AFP
Wire Service
2 minute read
12 Oct 2021
10:31 pm

Biden to welcome Kenyatta as first African leader to visit

AFP

Biden took office vowing a new commitment to Africa after the disinterest of his predecessor Donald Trump, who was the first president in decades not to visit sub-Saharan Africa.

US President Joe Biden. (Photo by Fabrice COFFRINI / POOL / AFP)

Joe Biden will welcome Kenyan President Uhuru Kenyatta on Thursday, in the first visit by an African leader to the White House during his presidency.

The summit will be part of “Biden’s commitment to the US partnership with Africa based on principles of mutual respect and equality,” a White House statement said Tuesday.

It said Biden and Kenyatta would discuss “the need to bring transparency and accountability to domestic and international financial systems,” amid a push by the Biden administration to fight both corruption and inequities overseas.

The two will also “discuss efforts to defend democracy and human rights, advance peace and security, accelerate economic growth and tackle climate change,” the White House said.

Biden has vowed to promote democracy overseas. Once-stable Kenya saw deadly political violence after 2017 elections, but Kenyatta has since made up with his former rival Raila Odinga.

Biden took office vowing a new commitment to Africa after the disinterest of his predecessor Donald Trump, who was the first president in decades not to visit sub-Saharan Africa.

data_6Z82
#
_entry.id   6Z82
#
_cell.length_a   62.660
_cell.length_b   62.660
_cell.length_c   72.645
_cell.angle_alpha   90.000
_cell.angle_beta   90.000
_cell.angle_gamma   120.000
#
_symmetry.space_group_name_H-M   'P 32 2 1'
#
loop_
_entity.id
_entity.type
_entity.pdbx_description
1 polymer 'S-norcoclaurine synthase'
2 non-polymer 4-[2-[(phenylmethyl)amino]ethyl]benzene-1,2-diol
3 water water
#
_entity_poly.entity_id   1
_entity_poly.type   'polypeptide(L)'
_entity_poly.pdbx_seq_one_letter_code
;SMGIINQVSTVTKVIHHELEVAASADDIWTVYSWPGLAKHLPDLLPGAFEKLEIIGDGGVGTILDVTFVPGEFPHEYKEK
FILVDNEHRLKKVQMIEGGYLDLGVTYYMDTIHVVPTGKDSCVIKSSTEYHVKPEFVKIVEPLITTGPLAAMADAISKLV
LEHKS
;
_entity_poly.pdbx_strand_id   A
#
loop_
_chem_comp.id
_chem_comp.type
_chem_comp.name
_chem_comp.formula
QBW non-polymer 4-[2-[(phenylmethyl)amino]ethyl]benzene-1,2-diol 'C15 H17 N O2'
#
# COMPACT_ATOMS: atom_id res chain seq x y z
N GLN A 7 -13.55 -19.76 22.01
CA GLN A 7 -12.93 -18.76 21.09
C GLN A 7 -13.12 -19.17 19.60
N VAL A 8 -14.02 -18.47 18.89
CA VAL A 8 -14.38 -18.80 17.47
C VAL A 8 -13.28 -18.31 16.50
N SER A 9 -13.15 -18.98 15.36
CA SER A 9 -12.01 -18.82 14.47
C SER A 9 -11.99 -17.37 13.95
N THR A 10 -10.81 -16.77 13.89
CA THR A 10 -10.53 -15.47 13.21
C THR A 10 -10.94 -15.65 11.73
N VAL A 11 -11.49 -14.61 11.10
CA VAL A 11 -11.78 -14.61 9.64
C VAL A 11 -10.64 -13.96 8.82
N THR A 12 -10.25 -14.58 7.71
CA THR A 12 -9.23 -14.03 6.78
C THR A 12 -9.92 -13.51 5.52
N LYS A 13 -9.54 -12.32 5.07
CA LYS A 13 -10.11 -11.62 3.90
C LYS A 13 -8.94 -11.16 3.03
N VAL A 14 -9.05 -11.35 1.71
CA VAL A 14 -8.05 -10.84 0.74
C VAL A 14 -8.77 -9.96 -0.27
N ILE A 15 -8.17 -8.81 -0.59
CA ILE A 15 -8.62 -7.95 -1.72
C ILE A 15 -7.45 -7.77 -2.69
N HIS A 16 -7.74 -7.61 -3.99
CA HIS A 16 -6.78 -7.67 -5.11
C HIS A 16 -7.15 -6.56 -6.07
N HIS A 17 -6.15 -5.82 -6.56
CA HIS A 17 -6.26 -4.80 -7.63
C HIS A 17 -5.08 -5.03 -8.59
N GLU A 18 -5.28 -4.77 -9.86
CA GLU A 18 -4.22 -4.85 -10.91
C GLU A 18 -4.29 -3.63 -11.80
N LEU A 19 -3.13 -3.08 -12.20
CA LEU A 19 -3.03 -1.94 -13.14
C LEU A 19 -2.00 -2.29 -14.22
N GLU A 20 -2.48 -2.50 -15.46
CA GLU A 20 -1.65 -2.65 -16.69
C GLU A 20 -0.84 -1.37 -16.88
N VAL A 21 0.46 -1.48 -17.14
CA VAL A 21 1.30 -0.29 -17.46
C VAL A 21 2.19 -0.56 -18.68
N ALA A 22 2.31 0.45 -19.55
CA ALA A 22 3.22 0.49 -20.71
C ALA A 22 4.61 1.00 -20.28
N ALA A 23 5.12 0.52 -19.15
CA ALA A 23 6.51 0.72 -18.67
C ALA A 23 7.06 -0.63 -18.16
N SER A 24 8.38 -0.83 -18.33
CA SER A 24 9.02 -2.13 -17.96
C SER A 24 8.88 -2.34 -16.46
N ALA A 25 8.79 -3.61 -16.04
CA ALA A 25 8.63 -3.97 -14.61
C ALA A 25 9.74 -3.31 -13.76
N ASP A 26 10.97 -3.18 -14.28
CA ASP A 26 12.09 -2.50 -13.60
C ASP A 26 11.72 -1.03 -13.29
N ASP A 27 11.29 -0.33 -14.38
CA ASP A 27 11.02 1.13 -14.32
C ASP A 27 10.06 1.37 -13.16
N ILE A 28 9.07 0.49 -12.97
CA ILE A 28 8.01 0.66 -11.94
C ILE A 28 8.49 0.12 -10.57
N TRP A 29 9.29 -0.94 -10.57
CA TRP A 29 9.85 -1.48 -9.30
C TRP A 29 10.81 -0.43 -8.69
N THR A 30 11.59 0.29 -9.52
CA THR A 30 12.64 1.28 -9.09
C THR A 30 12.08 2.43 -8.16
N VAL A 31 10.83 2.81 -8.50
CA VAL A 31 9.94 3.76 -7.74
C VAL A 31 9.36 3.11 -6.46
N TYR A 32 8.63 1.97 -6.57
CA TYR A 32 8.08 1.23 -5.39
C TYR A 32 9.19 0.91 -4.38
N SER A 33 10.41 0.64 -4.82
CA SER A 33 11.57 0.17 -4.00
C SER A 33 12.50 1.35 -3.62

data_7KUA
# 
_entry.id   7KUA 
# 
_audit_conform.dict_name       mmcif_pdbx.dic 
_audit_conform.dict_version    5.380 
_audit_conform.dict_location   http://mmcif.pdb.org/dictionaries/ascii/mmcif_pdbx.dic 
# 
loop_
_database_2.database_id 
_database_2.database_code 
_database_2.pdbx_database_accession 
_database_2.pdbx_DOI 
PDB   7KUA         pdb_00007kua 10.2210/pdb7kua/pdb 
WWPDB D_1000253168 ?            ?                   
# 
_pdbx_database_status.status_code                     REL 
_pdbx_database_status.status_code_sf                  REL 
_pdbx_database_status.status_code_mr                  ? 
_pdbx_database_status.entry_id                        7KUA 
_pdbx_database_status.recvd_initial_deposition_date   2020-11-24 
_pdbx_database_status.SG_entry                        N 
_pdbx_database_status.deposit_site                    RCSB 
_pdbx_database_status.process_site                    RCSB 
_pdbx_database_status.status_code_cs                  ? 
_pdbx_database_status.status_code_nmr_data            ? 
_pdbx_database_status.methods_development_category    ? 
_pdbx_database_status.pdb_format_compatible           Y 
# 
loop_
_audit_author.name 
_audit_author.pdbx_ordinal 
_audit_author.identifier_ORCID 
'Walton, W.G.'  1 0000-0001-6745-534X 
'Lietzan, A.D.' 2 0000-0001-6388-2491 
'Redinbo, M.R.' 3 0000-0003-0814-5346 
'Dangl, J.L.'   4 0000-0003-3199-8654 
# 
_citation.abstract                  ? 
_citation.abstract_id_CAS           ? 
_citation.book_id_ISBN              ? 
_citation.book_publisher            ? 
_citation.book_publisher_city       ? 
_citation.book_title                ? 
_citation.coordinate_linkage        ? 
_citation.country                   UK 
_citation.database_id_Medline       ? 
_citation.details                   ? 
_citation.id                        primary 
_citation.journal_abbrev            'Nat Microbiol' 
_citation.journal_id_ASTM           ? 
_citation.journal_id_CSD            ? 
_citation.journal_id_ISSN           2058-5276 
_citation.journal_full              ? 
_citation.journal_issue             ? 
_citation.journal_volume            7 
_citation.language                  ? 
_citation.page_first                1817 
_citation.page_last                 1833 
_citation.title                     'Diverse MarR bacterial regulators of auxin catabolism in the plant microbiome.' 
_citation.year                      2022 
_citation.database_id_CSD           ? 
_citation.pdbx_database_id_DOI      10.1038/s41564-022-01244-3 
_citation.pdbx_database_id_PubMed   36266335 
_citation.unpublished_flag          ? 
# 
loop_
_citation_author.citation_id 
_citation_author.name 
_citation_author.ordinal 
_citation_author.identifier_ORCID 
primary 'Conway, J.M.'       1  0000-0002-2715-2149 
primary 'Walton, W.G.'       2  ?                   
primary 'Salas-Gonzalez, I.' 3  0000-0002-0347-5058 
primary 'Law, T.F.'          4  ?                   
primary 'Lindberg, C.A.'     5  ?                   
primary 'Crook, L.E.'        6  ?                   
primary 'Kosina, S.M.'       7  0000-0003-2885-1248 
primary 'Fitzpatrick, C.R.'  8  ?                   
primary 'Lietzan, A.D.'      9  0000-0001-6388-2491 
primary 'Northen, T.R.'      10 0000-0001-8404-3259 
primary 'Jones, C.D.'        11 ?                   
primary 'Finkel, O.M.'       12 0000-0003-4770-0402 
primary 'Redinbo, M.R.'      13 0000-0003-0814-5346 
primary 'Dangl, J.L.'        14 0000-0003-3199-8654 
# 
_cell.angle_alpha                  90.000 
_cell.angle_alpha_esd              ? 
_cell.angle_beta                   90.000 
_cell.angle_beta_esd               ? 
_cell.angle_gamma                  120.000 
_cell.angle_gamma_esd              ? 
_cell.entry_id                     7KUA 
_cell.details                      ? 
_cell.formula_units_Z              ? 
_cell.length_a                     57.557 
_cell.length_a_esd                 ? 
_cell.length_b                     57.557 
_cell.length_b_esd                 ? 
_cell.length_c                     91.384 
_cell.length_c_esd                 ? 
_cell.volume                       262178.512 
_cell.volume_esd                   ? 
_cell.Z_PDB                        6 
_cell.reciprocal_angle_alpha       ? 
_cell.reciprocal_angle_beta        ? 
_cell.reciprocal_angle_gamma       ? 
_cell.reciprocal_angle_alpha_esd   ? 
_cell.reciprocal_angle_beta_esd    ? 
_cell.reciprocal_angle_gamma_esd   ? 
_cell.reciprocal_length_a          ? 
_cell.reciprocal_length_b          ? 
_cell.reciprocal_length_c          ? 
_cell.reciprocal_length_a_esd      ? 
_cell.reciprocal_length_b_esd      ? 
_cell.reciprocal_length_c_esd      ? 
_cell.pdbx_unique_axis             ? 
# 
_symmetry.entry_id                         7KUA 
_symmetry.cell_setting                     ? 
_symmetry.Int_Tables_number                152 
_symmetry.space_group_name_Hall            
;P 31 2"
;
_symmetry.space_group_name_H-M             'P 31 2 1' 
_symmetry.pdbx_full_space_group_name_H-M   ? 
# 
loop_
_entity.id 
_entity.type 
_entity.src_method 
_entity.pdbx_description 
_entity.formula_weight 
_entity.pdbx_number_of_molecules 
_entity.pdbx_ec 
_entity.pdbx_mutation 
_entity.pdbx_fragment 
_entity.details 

But Biden has only gone on one international trip and has trimmed the number of visitors at the White House amid continued precautions against Covid-19.

Much of the Biden administration’s attention in Africa has turned to Ethiopia, a longtime US ally that has disappointed Washington with a nearly year-old offensive in the Tigray region.

Ethiopia launched the operation late last year in response to attacks on an army camp by the then ruling party in Tigray, where UN officials say that hundreds of thousands are facing severe hunger.

Kenyatta, speaking Tuesday after a UN Security Council meeting on Ethiopia, called for “an immediate cessation of hostilities by both sides.”

“We do not believe that there is a military solution, and we need to urgently have all parties coming across the table in order for us to be able to ensure that all humanitarian corridors are actually opened,” he told reporters.

“We will continue to push — not just as Kenya, as a neighbor and a member of the Security Council but also through the African Union.”